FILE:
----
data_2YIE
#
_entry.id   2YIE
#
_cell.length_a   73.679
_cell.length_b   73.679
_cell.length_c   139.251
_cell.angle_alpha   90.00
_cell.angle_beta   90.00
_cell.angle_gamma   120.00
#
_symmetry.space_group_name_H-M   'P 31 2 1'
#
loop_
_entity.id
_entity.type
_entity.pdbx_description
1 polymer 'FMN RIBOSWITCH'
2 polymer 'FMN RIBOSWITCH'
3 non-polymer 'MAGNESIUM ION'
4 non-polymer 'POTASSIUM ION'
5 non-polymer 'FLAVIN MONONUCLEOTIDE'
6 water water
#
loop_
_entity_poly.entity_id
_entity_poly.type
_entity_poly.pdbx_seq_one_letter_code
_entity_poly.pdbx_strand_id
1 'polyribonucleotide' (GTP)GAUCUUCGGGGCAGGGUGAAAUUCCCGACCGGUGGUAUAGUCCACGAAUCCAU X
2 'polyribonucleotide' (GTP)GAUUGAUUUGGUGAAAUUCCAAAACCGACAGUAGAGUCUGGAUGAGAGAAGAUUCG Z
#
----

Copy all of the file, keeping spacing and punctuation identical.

data_2YIE
#
_entry.id   2YIE
#
_cell.length_a   73.679
_cell.length_b   73.679
_cell.length_c   139.251
_cell.angle_alpha   90.00
_cell.angle_beta   90.00
_cell.angle_gamma   120.00
#
_symmetry.space_group_name_H-M   'P 31 2 1'
#
loop_
_entity.id
_entity.type
_entity.pdbx_description
1 polymer 'FMN RIBOSWITCH'
2 polymer 'FMN RIBOSWITCH'
3 non-polymer 'MAGNESIUM ION'
4 non-polymer 'POTASSIUM ION'
5 non-polymer 'FLAVIN MONONUCLEOTIDE'
6 water water
#
loop_
_entity_poly.entity_id
_entity_poly.type
_entity_poly.pdbx_seq_one_letter_code
_entity_poly.pdbx_strand_id
1 'polyribonucleotide' (GTP)GAUCUUCGGGGCAGGGUGAAAUUCCCGACCGGUGGUAUAGUCCACGAAUCCAU X
2 'polyribonucleotide' (GTP)GAUUGAUUUGGUGAAAUUCCAAAACCGACAGUAGAGUCUGGAUGAGAGAAGAUUCG Z
#